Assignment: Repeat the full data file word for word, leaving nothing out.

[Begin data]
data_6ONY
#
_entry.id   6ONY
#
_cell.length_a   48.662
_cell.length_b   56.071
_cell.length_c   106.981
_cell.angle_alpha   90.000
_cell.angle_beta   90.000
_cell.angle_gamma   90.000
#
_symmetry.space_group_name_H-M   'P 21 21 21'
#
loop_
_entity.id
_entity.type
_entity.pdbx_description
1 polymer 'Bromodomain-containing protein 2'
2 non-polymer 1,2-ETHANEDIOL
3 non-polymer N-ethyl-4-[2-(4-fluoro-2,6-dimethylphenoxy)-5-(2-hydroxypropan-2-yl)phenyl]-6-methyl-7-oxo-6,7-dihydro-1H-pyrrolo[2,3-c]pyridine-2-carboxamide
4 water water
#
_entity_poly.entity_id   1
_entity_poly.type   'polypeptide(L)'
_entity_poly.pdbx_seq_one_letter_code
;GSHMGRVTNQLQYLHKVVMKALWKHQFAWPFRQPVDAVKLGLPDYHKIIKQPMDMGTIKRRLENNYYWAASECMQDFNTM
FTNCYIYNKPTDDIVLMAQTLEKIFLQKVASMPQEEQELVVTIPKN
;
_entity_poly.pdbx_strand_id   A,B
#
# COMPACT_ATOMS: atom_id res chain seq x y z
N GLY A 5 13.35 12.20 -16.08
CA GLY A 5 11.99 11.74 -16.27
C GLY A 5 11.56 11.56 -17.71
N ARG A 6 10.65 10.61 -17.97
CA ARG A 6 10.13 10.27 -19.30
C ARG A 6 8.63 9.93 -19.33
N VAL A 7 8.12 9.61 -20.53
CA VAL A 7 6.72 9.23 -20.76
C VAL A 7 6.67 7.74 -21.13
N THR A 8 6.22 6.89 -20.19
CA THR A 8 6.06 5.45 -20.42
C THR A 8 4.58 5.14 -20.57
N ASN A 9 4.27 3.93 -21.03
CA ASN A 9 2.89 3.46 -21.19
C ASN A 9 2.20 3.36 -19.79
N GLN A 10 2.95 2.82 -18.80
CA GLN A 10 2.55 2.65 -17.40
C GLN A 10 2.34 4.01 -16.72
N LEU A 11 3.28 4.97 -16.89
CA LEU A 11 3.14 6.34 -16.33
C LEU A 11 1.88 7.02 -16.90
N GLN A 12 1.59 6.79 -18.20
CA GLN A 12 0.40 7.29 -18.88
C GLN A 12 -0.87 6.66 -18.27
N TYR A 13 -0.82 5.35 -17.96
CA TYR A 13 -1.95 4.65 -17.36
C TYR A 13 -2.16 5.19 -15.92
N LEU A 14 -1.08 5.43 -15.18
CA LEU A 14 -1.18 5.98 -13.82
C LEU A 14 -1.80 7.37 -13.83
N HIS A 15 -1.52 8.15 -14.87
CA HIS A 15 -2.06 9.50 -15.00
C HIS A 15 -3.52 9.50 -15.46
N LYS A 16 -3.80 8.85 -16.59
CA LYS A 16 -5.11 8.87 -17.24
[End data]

data_6ONY
#
_entry.id   6ONY
#
_cell.length_a   48.662
_cell.length_b   56.071
_cell.length_c   106.981
_cell.angle_alpha   90.000
_cell.angle_beta   90.000
_cell.angle_gamma   90.000
#
_symmetry.space_group_name_H-M   'P 21 21 21'
#
loop_
_entity.id
_entity.type
_entity.pdbx_description
1 polymer 'Bromodomain-containing protein 2'
2 non-polymer 1,2-ETHANEDIOL
3 non-polymer N-ethyl-4-[2-(4-fluoro-2,6-dimethylphenoxy)-5-(2-hydroxypropan-2-yl)phenyl]-6-methyl-7-oxo-6,7-dihydro-1H-pyrrolo[2,3-c]pyridine-2-carboxamide
4 water water
#
_entity_poly.entity_id   1
_entity_poly.type   'polypeptide(L)'
_entity_poly.pdbx_seq_one_letter_code
;GSHMGRVTNQLQYLHKVVMKALWKHQFAWPFRQPVDAVKLGLPDYHKIIKQPMDMGTIKRRLENNYYWAASECMQDFNTM
FTNCYIYNKPTDDIVLMAQTLEKIFLQKVASMPQEEQELVVTIPKN
;
_entity_poly.pdbx_strand_id   A,B
#
# COMPACT_ATOMS: atom_id res chain seq x y z
N GLY A 5 13.35 12.20 -16.08
CA GLY A 5 11.99 11.74 -16.27
C GLY A 5 11.56 11.56 -17.71
N ARG A 6 10.65 10.61 -17.97
CA ARG A 6 10.13 10.27 -19.30
C ARG A 6 8.63 9.93 -19.33
N VAL A 7 8.12 9.61 -20.53
CA VAL A 7 6.72 9.23 -20.76
C VAL A 7 6.67 7.74 -21.13
N THR A 8 6.22 6.89 -20.19
CA THR A 8 6.06 5.45 -20.42
C THR A 8 4.58 5.14 -20.57
N ASN A 9 4.27 3.93 -21.03
CA ASN A 9 2.89 3.46 -21.19
C ASN A 9 2.20 3.36 -19.79
N GLN A 10 2.95 2.82 -18.80
CA GLN A 10 2.55 2.65 -17.40
C GLN A 10 2.34 4.01 -16.72
N LEU A 11 3.28 4.97 -16.89
CA LEU A 11 3.14 6.34 -16.33
C LEU A 11 1.88 7.02 -16.90
N GLN A 12 1.59 6.79 -18.20
CA GLN A 12 0.40 7.29 -18.88
C GLN A 12 -0.87 6.66 -18.27
N TYR A 13 -0.82 5.35 -17.96
CA TYR A 13 -1.95 4.65 -17.36
C TYR A 13 -2.16 5.19 -15.92
N LEU A 14 -1.08 5.43 -15.18
CA LEU A 14 -1.18 5.98 -13.82
C LEU A 14 -1.80 7.37 -13.83
N HIS A 15 -1.52 8.15 -14.87
CA HIS A 15 -2.06 9.50 -15.00
C HIS A 15 -3.52 9.50 -15.46
N LYS A 16 -3.80 8.85 -16.59
CA LYS A 16 -5.11 8.87 -17.24